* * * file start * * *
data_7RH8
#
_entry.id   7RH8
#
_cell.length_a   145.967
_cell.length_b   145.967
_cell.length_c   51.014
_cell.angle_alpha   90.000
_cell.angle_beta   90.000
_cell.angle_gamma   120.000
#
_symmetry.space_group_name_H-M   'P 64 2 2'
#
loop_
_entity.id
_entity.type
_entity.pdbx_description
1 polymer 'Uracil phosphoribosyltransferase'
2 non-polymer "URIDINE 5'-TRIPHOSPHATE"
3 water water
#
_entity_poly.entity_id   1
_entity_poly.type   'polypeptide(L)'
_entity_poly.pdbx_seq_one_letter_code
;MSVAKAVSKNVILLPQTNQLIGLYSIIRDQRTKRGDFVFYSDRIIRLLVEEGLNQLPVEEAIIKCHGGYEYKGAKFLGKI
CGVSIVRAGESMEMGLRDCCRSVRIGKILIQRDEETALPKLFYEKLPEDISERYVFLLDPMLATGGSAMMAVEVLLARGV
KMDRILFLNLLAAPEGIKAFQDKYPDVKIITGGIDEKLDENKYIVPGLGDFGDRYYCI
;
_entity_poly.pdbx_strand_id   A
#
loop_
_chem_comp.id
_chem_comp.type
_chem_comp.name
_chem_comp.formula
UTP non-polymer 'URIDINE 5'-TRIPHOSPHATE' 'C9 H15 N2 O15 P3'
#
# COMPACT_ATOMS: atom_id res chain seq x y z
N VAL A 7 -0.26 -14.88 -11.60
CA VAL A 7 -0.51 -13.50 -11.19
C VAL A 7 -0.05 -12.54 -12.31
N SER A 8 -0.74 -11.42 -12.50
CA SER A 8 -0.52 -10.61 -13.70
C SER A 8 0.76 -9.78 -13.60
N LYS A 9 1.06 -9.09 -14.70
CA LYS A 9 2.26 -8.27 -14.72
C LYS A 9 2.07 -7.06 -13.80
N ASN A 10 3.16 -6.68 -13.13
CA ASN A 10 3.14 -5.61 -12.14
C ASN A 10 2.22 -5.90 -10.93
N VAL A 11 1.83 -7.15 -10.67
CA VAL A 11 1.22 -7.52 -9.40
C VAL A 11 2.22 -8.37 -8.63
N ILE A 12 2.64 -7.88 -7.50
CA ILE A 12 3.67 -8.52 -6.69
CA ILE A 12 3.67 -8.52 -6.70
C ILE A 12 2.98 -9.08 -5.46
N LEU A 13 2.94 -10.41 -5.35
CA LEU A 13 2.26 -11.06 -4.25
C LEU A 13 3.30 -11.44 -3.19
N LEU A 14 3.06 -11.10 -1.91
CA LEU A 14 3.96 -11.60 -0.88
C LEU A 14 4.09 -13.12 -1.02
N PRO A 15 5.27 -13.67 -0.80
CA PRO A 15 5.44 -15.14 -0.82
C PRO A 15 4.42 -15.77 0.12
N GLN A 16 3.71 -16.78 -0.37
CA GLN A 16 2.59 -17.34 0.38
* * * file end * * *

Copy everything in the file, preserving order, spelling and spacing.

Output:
data_7RH8
#
_entry.id   7RH8
#
_cell.length_a   145.967
_cell.length_b   145.967
_cell.length_c   51.014
_cell.angle_alpha   90.000
_cell.angle_beta   90.000
_cell.angle_gamma   120.000
#
_symmetry.space_group_name_H-M   'P 64 2 2'
#
loop_
_entity.id
_entity.type
_entity.pdbx_description
1 polymer 'Uracil phosphoribosyltransferase'
2 non-polymer "URIDINE 5'-TRIPHOSPHATE"
3 water water
#
_entity_poly.entity_id   1
_entity_poly.type   'polypeptide(L)'
_entity_poly.pdbx_seq_one_letter_code
;MSVAKAVSKNVILLPQTNQLIGLYSIIRDQRTKRGDFVFYSDRIIRLLVEEGLNQLPVEEAIIKCHGGYEYKGAKFLGKI
CGVSIVRAGESMEMGLRDCCRSVRIGKILIQRDEETALPKLFYEKLPEDISERYVFLLDPMLATGGSAMMAVEVLLARGV
KMDRILFLNLLAAPEGIKAFQDKYPDVKIITGGIDEKLDENKYIVPGLGDFGDRYYCI
;
_entity_poly.pdbx_strand_id   A
#
loop_
_chem_comp.id
_chem_comp.type
_chem_comp.name
_chem_comp.formula
UTP non-polymer 'URIDINE 5'-TRIPHOSPHATE' 'C9 H15 N2 O15 P3'
#
# COMPACT_ATOMS: atom_id res chain seq x y z
N VAL A 7 -0.26 -14.88 -11.60
CA VAL A 7 -0.51 -13.50 -11.19
C VAL A 7 -0.05 -12.54 -12.31
N SER A 8 -0.74 -11.42 -12.50
CA SER A 8 -0.52 -10.61 -13.70
C SER A 8 0.76 -9.78 -13.60
N LYS A 9 1.06 -9.09 -14.70
CA LYS A 9 2.26 -8.27 -14.72
C LYS A 9 2.07 -7.06 -13.80
N ASN A 10 3.16 -6.68 -13.13
CA ASN A 10 3.14 -5.61 -12.14
C ASN A 10 2.22 -5.90 -10.93
N VAL A 11 1.83 -7.15 -10.67
CA VAL A 11 1.22 -7.52 -9.40
C VAL A 11 2.22 -8.37 -8.63
N ILE A 12 2.64 -7.88 -7.50
CA ILE A 12 3.67 -8.52 -6.69
CA ILE A 12 3.67 -8.52 -6.70
C ILE A 12 2.98 -9.08 -5.46
N LEU A 13 2.94 -10.41 -5.35
CA LEU A 13 2.26 -11.06 -4.25
C LEU A 13 3.30 -11.44 -3.19
N LEU A 14 3.06 -11.10 -1.91
CA LEU A 14 3.96 -11.60 -0.88
C LEU A 14 4.09 -13.12 -1.02
N PRO A 15 5.27 -13.67 -0.80
CA PRO A 15 5.44 -15.14 -0.82
C PRO A 15 4.42 -15.77 0.12
N GLN A 16 3.71 -16.78 -0.37
CA GLN A 16 2.59 -17.34 0.38